Way back at the dawn of my journey I asked when told I'd be taking the drugs the rest of my life once I started them. How long will that be? With a sign I was told 15 years maybe 20 if lucky. (a hard pill to swallow at age 33) I retorted gee I was hoping for 25 to 30! That was back when not many medications were out for treatment of PD and early on set was almost unheard of. I guess I proved Him wrong now that I'm in year 27 what I have to do is now prove myself wrong!

It just gets to even me the eternal optimist at times when it's been a boarder line day and the night is getting late. As I said some have said getting the point of view from inside the disease helps them so from time to time I just type it like it is to get the feelings out and go on. At times my view point helps them with what is going on with their loved ones. Sometimes they are just that my view point looking out from inside the disease and worries about the future. As I said I have to type them out to air them so I can go on fighting this disease. Again thanks for your encouragement! Take care, best of luck and hang in there! Tess and I will continue to battle on!

By parkinit On 2012.07.16 10:37
Falling 25-35 times a day. Lo, I have to wonder in the sanity of allowing that to go on. What about a wheelchair, power chair, etc.? I saw my spouse fall 7-8 times one day resulting in many hits to the head and an eventual brain bleeding that required surgery.

Again, I can't imagine the sanity of allowing that to continue as it is eventually going to cause irreparable damage or death.

What is even more frightening to me is that possibly this person who is falling so frequently lives alone. If my spouse was living alone, he would be dead now as he wouldn't have gone to the doctor without my insistence after so many falls in one day.

I guess what I'm trying to say is that I'm worried about the person who falls 25-35 times a day and nothing is being done to stop this horrible nightmare this person has to "look forward to" each and every day.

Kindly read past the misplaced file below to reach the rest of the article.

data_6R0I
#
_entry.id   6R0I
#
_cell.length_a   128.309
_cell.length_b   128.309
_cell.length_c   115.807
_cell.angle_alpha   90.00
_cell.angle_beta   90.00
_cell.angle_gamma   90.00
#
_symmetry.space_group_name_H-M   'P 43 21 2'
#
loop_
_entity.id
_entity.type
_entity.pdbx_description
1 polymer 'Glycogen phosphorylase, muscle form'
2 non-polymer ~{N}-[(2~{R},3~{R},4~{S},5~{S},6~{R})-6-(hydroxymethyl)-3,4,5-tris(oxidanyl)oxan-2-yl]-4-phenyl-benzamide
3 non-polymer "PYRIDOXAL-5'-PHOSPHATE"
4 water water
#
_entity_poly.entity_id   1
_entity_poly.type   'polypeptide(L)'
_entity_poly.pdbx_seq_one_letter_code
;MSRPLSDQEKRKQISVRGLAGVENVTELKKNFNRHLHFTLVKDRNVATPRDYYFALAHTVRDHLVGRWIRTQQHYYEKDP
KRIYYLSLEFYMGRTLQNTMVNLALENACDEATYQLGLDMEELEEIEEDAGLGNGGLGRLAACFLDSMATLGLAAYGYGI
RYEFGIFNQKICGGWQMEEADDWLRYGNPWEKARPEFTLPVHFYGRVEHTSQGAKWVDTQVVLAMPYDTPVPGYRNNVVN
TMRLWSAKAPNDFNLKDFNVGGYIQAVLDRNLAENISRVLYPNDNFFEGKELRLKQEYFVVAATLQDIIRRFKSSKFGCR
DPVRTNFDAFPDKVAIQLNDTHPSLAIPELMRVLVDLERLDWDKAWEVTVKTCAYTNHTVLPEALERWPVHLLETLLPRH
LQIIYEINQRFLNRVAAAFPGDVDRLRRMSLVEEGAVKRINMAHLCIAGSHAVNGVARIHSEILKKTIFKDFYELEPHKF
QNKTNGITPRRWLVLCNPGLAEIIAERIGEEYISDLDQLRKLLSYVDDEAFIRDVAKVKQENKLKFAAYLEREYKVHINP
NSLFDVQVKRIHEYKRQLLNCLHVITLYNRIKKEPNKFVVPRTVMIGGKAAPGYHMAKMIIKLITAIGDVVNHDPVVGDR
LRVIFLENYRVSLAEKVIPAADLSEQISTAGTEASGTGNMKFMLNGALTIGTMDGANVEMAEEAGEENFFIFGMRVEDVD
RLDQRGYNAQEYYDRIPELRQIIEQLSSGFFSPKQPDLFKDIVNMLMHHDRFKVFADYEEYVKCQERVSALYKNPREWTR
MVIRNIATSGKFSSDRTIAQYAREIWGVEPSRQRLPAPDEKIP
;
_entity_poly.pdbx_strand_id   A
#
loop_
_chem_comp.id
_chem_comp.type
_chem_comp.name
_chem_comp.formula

By LOHENGR1N On 2012.07.16 13:48
parkinit, My friend who falls so many times doesn't live alone, His wife recently had to quit her job to be home with him. He does have a wheel chair but doesn't like using it. He's been on either meripex or requip for many years, so I'm thinking along with the other side-effects of the drugs I think they may make judgment wane? (well besides the porn and gambling and shopping others have mentioned).

By Reflection On 2012.07.17 09:48
I'm a repeat poster on mirapex/requip - but yes, they sure do make judgement wane. With too much, the person taking them can become grandiose, manic, believe they can do more than they can. "Impulse control disorders" is one of the names - and in my experience, there's a kind of "if I want it, I'll do it" - whether that's porn & gambling & shopping or just, eg, walking across the room. And that's how it leads to falls. I caution again - my husband was on 2 1/2 times to max FDA approved dose (60 mg vs. 24 FED approved) of requip - so this may well not apply to those taking more reasonable doses. He's been in much better shape, both mentally and physically, since kicking the requip.

By parkinit On 2012.07.18 16:26
I even see that response (everything mentioned above) with too much carbidopa/levadopa.

I mentioned this fact to another who sees my PWP weekly. I asked, "Do you notice that with "feeling good" also comes poor judgement?" The other person responded, "Well, now that you mention it, yes, I do!"

I think this is something that is missed in the "clinical studies." Is there a category for simply "deterioration of judgement???"

It has to be the caregivers who note this, as my PWP would swear that his judgement is not impaired and he truly believes this. How would a clinician see this who has just met my spouse?

Sometimes afterward these poor judgement episodes, my PWP doesn't even remember the poor choices he makes!!